Worker Praised for Quitting Job Over $1 Salary Gap: 'They've Lied'

With the number of Americans quitting their jobs at a record high, the "Great Resignation" is in full swing. Triggered by the pandemic, workers are willing to leave jobs with no flexibility and low pay for higher salaries and a better work-life balance, as one viral post proved.

Posting to Reddit's r/antiwork forum on 19th June, user u/Elfere revealed they'd just quit their job after the company had underpaid them—two months in a row.

They wrote: "Got hired at 16$h first check is for 15$ bring it up to management and promised it'll be fixed by next check.

"Next check also 15. Took check. Shook hands and said goodbye."

After resigning from their post, the user hung around for 30 minutes to calm down before driving home. While waiting, the manager tried to convince the Redditor to stay, but they weren't having it.

They continued: "I get told 16 will be on the next check. I say I want it back paid. 16 was the original agreement.

"I can't believe them. They've lied to me twice now. I can't trust them to give me increased pay 'next check' and I won't work for someone I can't trust."

What Drove the Great Resignation?

In a study conducted by Pew Research Center, 63 percent of workers surveyed quit their job due to low pay in 2021. Other key reasons included no opportunities for advancement (63 percent), feeling disrespected at work (57 percent), childcare issues (48 percent) and not enough flexibility (45 percent).

33 percent of those who quit said it was "very easy" to find another job, while 61 percent said it was "somewhat easy." More than half reported a pay increase in their new role, as well as more opportunities for advancement and a better work-life balance.

Man Quits Job After Salary Scam
A stock photo of two businessmen arguing, with one man pointing his finger at the other accusingly. The worker was praised for their refusal to back down after their employer short-changed them two months in a row. fizkes/iStock/Getty Images Plus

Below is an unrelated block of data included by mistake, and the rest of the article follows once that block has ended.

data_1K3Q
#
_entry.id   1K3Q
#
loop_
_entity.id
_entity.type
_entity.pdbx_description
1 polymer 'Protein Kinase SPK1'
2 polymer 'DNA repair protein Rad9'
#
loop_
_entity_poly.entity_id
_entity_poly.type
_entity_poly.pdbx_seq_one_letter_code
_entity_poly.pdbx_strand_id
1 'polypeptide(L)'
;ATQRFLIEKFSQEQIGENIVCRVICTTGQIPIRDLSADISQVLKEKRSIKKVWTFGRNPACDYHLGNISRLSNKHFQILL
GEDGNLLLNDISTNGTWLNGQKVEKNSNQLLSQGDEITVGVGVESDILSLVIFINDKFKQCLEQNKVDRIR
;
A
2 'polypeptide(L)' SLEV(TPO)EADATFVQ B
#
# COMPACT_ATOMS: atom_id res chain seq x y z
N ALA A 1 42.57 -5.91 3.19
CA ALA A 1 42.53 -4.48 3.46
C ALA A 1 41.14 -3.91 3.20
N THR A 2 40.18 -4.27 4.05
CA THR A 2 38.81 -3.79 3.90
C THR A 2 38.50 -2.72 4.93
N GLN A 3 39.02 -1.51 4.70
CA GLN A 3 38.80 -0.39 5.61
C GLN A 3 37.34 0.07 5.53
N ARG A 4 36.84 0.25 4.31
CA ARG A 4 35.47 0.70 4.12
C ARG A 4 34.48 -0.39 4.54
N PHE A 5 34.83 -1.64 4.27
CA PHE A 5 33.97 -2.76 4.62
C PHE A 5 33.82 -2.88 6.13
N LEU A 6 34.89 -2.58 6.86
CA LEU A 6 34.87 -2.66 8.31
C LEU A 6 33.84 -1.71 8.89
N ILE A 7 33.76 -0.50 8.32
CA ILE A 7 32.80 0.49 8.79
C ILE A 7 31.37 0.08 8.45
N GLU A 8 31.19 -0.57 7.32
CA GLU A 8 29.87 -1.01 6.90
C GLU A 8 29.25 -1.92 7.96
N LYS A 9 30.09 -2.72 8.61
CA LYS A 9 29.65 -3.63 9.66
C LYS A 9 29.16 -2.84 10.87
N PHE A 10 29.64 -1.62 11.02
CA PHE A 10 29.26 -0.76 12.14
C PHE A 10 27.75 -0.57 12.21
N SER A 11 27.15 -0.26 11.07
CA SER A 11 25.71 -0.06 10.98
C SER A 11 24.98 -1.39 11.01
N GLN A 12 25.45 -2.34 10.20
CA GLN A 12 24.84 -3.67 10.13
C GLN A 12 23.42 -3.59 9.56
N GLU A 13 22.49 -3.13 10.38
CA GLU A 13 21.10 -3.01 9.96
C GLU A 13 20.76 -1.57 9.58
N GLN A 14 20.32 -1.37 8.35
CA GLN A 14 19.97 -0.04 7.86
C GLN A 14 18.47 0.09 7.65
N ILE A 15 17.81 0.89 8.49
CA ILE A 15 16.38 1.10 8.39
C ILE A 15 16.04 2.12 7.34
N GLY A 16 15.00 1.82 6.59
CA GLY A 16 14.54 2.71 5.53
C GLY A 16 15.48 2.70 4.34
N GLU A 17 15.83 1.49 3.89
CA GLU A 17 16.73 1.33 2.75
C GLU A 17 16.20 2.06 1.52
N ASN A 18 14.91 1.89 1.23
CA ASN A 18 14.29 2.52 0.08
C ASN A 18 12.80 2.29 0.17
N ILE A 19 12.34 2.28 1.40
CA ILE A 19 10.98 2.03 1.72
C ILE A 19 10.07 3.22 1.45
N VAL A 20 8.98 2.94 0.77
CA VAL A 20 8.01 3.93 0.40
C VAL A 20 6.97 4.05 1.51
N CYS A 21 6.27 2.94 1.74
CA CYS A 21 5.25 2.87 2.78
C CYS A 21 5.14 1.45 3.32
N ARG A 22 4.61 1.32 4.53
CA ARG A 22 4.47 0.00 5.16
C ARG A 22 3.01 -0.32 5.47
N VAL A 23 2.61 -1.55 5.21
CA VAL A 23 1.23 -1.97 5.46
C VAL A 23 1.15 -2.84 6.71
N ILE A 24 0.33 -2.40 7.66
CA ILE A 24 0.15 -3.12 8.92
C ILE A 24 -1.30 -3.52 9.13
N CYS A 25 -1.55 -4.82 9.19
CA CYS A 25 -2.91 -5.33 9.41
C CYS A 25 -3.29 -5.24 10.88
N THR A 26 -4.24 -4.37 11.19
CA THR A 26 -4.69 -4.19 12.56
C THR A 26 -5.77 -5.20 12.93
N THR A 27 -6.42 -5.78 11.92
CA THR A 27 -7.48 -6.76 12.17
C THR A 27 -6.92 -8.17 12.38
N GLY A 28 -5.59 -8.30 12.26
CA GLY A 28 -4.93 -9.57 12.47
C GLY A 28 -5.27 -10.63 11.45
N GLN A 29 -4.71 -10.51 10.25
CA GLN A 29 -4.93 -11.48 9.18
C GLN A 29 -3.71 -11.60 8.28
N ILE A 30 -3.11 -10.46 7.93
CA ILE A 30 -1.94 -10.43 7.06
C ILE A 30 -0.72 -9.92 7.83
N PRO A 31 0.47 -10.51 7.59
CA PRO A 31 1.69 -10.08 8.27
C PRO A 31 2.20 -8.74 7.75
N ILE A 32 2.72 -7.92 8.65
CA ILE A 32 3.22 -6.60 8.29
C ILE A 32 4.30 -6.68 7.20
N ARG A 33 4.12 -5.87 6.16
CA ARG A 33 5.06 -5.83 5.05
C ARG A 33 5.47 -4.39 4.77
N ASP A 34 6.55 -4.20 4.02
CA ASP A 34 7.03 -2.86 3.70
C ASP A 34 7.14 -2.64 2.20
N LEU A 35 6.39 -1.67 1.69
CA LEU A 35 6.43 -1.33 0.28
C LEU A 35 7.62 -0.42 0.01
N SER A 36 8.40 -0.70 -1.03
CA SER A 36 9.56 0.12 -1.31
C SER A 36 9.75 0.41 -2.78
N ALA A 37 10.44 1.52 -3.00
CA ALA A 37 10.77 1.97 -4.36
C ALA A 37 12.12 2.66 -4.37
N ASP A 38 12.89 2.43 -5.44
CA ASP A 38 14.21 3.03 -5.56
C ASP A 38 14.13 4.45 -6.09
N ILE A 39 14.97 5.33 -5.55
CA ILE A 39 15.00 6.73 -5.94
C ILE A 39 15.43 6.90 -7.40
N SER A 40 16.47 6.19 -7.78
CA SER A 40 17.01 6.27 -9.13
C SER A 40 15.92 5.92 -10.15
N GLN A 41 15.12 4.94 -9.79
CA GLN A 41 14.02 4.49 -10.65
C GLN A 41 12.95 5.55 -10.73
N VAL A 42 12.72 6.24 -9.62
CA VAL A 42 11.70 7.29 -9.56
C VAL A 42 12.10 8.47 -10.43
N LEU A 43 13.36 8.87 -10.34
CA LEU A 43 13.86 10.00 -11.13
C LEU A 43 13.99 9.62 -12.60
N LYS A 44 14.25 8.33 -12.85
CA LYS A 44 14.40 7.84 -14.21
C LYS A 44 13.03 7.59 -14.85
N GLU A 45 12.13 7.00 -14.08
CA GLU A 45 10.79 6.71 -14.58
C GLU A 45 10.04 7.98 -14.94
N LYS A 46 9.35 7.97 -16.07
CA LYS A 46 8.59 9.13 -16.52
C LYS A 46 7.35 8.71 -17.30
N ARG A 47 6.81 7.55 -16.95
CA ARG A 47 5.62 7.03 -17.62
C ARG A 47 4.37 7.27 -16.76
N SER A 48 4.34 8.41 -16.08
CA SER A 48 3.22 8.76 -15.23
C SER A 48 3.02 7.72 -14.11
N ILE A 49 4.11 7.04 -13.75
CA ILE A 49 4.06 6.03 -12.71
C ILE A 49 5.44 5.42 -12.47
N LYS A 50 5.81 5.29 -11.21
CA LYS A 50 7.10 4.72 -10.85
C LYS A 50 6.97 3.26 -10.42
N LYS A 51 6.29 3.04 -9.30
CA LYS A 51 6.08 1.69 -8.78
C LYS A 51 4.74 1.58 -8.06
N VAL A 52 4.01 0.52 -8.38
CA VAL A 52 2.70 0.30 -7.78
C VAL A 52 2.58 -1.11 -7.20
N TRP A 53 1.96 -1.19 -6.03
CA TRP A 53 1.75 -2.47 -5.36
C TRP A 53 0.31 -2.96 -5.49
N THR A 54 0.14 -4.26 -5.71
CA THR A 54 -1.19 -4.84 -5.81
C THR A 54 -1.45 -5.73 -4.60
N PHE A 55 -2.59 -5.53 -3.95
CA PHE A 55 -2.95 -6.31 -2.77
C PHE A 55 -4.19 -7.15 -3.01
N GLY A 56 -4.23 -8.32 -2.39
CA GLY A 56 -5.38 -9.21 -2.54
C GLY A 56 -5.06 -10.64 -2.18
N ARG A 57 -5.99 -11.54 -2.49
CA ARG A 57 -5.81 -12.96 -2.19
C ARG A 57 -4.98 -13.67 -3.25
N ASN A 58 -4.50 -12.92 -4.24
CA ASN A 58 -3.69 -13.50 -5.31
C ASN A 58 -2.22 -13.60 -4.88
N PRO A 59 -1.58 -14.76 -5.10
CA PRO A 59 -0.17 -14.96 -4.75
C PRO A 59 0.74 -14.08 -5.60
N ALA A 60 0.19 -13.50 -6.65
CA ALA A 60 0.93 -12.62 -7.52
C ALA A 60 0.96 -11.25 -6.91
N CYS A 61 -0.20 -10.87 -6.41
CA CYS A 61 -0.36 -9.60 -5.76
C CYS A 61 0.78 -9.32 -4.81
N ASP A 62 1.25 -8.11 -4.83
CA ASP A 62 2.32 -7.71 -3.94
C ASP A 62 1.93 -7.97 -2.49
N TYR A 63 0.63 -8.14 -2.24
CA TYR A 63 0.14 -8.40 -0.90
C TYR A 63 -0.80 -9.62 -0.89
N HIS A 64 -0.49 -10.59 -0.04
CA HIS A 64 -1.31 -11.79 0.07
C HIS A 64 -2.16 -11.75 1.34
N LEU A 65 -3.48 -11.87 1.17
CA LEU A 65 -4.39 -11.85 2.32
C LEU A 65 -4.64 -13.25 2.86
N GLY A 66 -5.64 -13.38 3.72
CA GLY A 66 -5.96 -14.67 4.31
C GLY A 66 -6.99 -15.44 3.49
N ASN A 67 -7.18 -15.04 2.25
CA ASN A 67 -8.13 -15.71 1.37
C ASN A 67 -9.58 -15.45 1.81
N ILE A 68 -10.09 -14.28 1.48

Users applauded the poster, with the post receiving more than 25,000 upvotes and over 700 comments.

"It's so insane for them to lie to try and save $1h when employees can barely afford rent," said WaterfallsAndPeonies.

"Wage theft. Illegal. Do you have any paperwork that confirms 16 was supposed to be the rate of pay?" asked Imgranddojjo.

"Hold these places accountable," commented Robsled8. "I'd make them give me the back pay on the spot or I quit."

Redditors in Solidarity

Others shared their own stories of nightmare employers.

"They went 2 months without paying me," wrote edwardsamson.

"I asked where my checks were every week and they said some BS about their payment system. No one else wasn't getting checks.

"After 6-7 weeks of it I wrote my manager an email that said I will be looking in to my legal options. Got paid the next pay day."

Klydsp commented: "My coworker was supposed to get paid out 40 cents a mile to travel an hour away to work a store for about a month. She kept faxing in the mileage report and never got it on her check.

"Then next thing we know, they changed the SOP to say they no longer pay mileage unless it's now 100 miles or more one way (I believe it was 56 miles one way at the time).

"The entire staff including myself walked out shortly after that."

Elfere isn't the only Redditor to go viral with a bad boss story. One user was also recently backed by the Antiwork forum, after their manager criticized them for not working overtime, while a post asking Redditors the "worst thing your boss has ever said to you?" received over 3,000 comments.

Newsweek has reached out to u/Elfere for comment.